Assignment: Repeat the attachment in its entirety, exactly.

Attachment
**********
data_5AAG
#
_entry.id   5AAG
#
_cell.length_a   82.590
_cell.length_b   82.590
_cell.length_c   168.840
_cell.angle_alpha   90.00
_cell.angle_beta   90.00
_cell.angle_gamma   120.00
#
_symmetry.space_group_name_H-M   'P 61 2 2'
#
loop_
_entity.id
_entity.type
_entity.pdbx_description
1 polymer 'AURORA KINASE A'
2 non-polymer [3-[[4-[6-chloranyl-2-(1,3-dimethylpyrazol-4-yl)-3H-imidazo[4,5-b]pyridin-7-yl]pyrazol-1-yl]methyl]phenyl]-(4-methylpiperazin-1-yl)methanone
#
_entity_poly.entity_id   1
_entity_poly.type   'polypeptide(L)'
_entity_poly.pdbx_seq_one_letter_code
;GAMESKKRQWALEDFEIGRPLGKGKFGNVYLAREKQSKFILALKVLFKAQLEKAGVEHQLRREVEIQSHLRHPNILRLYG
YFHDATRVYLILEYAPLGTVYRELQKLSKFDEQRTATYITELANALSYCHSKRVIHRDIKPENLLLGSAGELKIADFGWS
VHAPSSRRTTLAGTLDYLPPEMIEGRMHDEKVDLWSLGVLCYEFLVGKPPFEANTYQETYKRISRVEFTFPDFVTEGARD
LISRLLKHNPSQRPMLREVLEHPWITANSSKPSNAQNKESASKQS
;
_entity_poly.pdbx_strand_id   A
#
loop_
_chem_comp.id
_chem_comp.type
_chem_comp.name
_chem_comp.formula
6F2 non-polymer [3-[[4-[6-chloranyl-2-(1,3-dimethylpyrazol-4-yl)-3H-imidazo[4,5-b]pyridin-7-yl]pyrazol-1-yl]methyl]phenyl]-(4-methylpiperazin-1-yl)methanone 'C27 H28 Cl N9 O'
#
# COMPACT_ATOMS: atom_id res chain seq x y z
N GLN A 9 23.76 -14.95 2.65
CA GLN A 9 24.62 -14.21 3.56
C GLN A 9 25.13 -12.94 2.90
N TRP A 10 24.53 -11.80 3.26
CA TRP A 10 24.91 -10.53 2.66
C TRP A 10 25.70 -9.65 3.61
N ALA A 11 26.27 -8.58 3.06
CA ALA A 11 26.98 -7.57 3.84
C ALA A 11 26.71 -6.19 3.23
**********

data_5AAG
#
_entry.id   5AAG
#
_cell.length_a   82.590
_cell.length_b   82.590
_cell.length_c   168.840
_cell.angle_alpha   90.00
_cell.angle_beta   90.00
_cell.angle_gamma   120.00
#
_symmetry.space_group_name_H-M   'P 61 2 2'
#
loop_
_entity.id
_entity.type
_entity.pdbx_description
1 polymer 'AURORA KINASE A'
2 non-polymer [3-[[4-[6-chloranyl-2-(1,3-dimethylpyrazol-4-yl)-3H-imidazo[4,5-b]pyridin-7-yl]pyrazol-1-yl]methyl]phenyl]-(4-methylpiperazin-1-yl)methanone
#
_entity_poly.entity_id   1
_entity_poly.type   'polypeptide(L)'
_entity_poly.pdbx_seq_one_letter_code
;GAMESKKRQWALEDFEIGRPLGKGKFGNVYLAREKQSKFILALKVLFKAQLEKAGVEHQLRREVEIQSHLRHPNILRLYG
YFHDATRVYLILEYAPLGTVYRELQKLSKFDEQRTATYITELANALSYCHSKRVIHRDIKPENLLLGSAGELKIADFGWS
VHAPSSRRTTLAGTLDYLPPEMIEGRMHDEKVDLWSLGVLCYEFLVGKPPFEANTYQETYKRISRVEFTFPDFVTEGARD
LISRLLKHNPSQRPMLREVLEHPWITANSSKPSNAQNKESASKQS
;
_entity_poly.pdbx_strand_id   A
#
loop_
_chem_comp.id
_chem_comp.type
_chem_comp.name
_chem_comp.formula
6F2 non-polymer [3-[[4-[6-chloranyl-2-(1,3-dimethylpyrazol-4-yl)-3H-imidazo[4,5-b]pyridin-7-yl]pyrazol-1-yl]methyl]phenyl]-(4-methylpiperazin-1-yl)methanone 'C27 H28 Cl N9 O'
#
# COMPACT_ATOMS: atom_id res chain seq x y z
N GLN A 9 23.76 -14.95 2.65
CA GLN A 9 24.62 -14.21 3.56
C GLN A 9 25.13 -12.94 2.90
N TRP A 10 24.53 -11.80 3.26
CA TRP A 10 24.91 -10.53 2.66
C TRP A 10 25.70 -9.65 3.61
N ALA A 11 26.27 -8.58 3.06
CA ALA A 11 26.98 -7.57 3.84
C ALA A 11 26.71 -6.19 3.23